Saturday, October 1, 2005

Comics Review: October 1

Brief note before we begin: I read most of my regular series by arcs, and mini-series only when they're complete. So while I'm reading "Young Avengers", I won't comment on the current storyline until the last part of it is out. I'll also try to get these reviews up on a weekly basis (Saturdays or Sundays), though I might add some during the week if anything interesting comes up.

With that in mind, it's been a pretty slow week overall: the only issue I'll discuss for this post is Mark Waid's "Legion of Superheroes #10", which doesn't really take an arc-by-arc approach, so I read it as I get it. For future reference, other books I'm currently reading that follow this paradigm are "Girls" and "Spider-Girl".

So, anyway, "Legion". I have to admit, this is one book I never thought I'd be reading; previous incarnations of the LSH had always seemed too unwieldy for me, too caught up in its own continuity with a cast too bloated to be explored sufficiently. But I like Mark Waid's work, and I'd heard this series would be a ground-up reboot. So I figured, what the hell.

And I'm glad I gave it a chance. Because it's a genuinely enjoyable book that avoids every possible pitfall this particular series could have fallen into. The cast is still rather formidable, but rather than try to cram thirty characters into twenty-two pages, Waid expands the roster of the Legion to a number of thousands... and then spends each issue featuring a handful of characters at a time. It's a stripped-down, back-to-basic approach that does wonders for the accessibility of the series (especially crucial considering DC doesn't offer recap pages for its various comics). There's no ludicrously complicated time travel here, no 30th-century versions of 20th-century characters... rather, Waid takes a bit of time to explore what the 30th century would be like socially, culturally, and portrays the Legion as something akin to a youth movement, infusing a strong political context into the superheroics.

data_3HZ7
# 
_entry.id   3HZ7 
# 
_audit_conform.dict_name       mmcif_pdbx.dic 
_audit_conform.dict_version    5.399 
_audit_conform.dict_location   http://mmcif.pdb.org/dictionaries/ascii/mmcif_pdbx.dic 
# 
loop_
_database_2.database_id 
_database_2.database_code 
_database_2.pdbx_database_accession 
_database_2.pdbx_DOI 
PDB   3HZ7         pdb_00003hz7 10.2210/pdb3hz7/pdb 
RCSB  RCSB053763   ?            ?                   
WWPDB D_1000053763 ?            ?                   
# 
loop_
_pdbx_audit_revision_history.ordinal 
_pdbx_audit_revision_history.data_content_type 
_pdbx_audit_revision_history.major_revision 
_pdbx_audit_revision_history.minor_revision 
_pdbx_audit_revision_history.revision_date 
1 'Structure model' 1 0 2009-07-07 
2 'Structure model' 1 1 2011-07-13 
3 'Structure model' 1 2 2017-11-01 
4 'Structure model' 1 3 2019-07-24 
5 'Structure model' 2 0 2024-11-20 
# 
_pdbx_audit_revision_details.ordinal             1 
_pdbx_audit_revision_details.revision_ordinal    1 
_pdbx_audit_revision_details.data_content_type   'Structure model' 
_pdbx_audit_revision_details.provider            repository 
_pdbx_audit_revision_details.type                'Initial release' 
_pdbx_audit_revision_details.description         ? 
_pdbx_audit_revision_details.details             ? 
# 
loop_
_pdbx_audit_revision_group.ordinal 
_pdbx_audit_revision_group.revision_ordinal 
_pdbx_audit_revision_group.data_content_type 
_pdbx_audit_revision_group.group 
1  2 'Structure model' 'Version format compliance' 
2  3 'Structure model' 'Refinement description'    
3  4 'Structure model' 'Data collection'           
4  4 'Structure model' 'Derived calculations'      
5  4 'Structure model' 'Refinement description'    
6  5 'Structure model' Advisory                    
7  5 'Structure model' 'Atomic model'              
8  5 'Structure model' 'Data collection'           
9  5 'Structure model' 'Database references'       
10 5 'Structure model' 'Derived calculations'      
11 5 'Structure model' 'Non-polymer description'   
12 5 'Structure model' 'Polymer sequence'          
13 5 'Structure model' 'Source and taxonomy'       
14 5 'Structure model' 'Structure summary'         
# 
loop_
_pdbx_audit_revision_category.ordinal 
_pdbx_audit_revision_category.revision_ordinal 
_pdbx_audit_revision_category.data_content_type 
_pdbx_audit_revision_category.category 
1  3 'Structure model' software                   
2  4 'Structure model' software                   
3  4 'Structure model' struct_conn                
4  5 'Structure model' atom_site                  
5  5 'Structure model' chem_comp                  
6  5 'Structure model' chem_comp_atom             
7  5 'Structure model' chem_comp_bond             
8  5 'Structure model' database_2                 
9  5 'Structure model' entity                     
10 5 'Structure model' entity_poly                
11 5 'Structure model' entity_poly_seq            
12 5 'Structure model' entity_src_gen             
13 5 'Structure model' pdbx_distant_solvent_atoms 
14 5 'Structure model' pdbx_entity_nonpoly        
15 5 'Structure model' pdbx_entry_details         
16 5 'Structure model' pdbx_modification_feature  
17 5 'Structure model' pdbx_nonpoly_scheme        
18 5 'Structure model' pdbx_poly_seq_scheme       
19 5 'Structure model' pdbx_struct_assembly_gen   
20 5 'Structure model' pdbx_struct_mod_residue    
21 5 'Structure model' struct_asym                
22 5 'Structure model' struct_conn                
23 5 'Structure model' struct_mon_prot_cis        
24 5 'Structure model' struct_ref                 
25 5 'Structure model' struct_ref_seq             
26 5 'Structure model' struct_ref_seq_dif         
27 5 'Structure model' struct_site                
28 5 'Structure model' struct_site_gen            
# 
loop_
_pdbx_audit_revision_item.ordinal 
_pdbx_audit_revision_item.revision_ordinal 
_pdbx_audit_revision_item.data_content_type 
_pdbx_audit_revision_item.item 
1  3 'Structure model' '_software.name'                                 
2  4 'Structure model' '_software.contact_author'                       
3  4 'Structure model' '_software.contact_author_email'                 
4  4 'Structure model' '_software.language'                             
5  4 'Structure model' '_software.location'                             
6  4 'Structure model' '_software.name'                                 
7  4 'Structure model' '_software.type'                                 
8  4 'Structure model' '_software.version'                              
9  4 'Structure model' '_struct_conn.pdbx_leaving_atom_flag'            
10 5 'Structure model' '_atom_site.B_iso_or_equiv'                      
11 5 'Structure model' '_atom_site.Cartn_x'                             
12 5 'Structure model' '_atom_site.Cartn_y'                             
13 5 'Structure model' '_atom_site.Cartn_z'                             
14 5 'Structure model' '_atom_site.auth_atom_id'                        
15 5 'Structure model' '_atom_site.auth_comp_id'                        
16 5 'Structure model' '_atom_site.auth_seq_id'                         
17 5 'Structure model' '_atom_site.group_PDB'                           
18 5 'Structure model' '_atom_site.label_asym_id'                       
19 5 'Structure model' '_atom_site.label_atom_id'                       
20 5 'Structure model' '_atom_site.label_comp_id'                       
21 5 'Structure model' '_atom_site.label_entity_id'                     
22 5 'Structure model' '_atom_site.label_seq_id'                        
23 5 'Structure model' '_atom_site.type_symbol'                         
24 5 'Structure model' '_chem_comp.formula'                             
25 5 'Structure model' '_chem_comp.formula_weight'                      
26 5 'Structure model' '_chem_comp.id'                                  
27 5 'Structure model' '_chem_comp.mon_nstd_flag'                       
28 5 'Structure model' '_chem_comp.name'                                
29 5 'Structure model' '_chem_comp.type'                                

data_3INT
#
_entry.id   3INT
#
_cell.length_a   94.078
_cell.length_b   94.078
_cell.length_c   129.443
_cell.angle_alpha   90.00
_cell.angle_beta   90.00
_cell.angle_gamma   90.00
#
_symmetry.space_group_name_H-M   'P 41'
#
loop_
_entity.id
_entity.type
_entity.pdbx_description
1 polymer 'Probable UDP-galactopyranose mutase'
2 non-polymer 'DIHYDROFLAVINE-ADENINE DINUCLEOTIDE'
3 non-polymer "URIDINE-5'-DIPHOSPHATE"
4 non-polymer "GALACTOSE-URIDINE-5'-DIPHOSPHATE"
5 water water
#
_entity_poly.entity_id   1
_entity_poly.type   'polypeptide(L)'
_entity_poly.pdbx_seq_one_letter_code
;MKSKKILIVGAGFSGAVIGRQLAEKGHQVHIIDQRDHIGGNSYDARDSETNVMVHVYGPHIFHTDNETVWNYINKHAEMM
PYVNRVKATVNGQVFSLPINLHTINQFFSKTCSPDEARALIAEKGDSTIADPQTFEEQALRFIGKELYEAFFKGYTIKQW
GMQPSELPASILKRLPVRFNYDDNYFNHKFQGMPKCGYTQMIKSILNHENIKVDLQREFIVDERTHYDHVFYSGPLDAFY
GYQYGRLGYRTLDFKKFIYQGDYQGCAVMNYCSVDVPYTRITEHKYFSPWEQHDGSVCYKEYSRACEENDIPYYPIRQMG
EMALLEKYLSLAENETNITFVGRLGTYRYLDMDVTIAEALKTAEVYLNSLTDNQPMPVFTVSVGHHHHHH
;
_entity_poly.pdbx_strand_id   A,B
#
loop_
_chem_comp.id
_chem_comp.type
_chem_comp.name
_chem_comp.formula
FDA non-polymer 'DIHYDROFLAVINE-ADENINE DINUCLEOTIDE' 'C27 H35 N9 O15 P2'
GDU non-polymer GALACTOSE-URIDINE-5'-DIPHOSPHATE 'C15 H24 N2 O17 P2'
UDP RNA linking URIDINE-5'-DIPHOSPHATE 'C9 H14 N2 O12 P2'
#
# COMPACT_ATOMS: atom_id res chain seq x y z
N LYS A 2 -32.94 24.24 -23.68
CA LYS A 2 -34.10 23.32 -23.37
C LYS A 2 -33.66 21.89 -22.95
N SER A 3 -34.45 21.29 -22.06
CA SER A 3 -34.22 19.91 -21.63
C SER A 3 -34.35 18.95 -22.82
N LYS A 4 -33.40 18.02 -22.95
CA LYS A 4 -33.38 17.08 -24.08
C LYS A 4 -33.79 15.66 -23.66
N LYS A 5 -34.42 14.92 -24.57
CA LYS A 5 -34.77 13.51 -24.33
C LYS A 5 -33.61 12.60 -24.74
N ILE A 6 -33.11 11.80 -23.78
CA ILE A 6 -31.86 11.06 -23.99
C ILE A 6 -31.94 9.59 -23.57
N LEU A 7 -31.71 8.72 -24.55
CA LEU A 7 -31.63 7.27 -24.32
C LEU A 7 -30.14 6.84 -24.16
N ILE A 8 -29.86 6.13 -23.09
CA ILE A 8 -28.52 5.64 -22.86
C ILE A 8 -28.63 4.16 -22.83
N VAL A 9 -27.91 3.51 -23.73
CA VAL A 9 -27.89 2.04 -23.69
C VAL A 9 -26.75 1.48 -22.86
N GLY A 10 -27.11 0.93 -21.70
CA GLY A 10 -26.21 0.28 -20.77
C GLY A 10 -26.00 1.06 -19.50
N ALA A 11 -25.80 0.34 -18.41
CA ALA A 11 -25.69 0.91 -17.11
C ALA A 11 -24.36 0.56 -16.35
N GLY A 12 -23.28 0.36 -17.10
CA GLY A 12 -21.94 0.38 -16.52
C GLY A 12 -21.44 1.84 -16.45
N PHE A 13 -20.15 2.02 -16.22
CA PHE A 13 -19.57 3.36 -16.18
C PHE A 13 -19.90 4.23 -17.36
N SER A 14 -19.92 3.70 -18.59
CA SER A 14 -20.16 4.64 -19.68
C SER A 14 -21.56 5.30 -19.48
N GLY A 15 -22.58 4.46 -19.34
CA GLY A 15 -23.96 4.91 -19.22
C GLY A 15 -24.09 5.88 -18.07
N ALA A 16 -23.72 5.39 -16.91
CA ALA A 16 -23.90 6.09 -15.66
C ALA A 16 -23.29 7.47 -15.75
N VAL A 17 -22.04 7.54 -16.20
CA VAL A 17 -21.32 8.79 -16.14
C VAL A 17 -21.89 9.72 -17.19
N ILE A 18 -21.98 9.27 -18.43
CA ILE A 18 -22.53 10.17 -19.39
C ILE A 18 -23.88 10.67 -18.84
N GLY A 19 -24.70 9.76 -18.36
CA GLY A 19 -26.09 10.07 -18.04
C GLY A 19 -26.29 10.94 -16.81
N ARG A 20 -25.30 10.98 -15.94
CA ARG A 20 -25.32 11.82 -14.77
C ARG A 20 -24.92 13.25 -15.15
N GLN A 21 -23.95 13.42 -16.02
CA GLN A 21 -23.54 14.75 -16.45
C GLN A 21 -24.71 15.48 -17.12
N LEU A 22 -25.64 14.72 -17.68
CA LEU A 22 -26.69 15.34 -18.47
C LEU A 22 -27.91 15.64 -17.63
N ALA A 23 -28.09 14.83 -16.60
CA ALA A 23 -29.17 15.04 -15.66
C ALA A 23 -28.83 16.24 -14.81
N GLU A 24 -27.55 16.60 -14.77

The Legionnaires themselves are a varied bunch, apparently slightly more heterogenous than past incarnations. Their characterization also takes into account their individual alien nature: Brainiac 5, for example, is a cold, calculating intellect without a shred of interest in humanity. If past incarnations of the Legion were built on the similarities these varied people share, this version highlights the differences between each member. It's a more complex method, which yields equally more rewarding results.

As mentioned before, this is one of the few DCU books that eschews both the inevitable "Infinite Crisis" tie-in (as Waid has confirmed, multiple times, that this is one of three DCU books that will not, at any point, touch upon the current crossover), and the trend of structuring plots into story arcs. Of course, this makes for a slightly more difficult read, as there's no real jumping-on point for readers who didn't start at the beginning... but on the other hand, we're only ten issues in, and Waid can afford to continue using this technique for a while longer. The advantage, of course, is that the story receives a much wider scope - while each of the early issues contained individual stories looking at various members of the Legion, there's also been a particular subplot concerning an impending galactic war that's been building to a head, and is now reaching what appears to be a cataclysmic climax.

Ultimately, that's why I haven't gone into detail as to what exactly happens in issue 10; it's pointless to summarize without summarizing the previous nine issues. But I can tell you that, generally, Mark Waid has pulled off a rather surprising coup, streamlining the Legion of Superheroes for new readers while providing an exciting array of plots and subplots and characters. This Legion is, I think, the most realistic take yet on a group of disparate, disaffected youth fighting against the complacency of their zeitgeist; a bunch of kids who are as different from each other as they are from the adults they're fighting; a legion of superheroes up against the wall and facing annihilation.

Highly recommended: two thumbs up. :)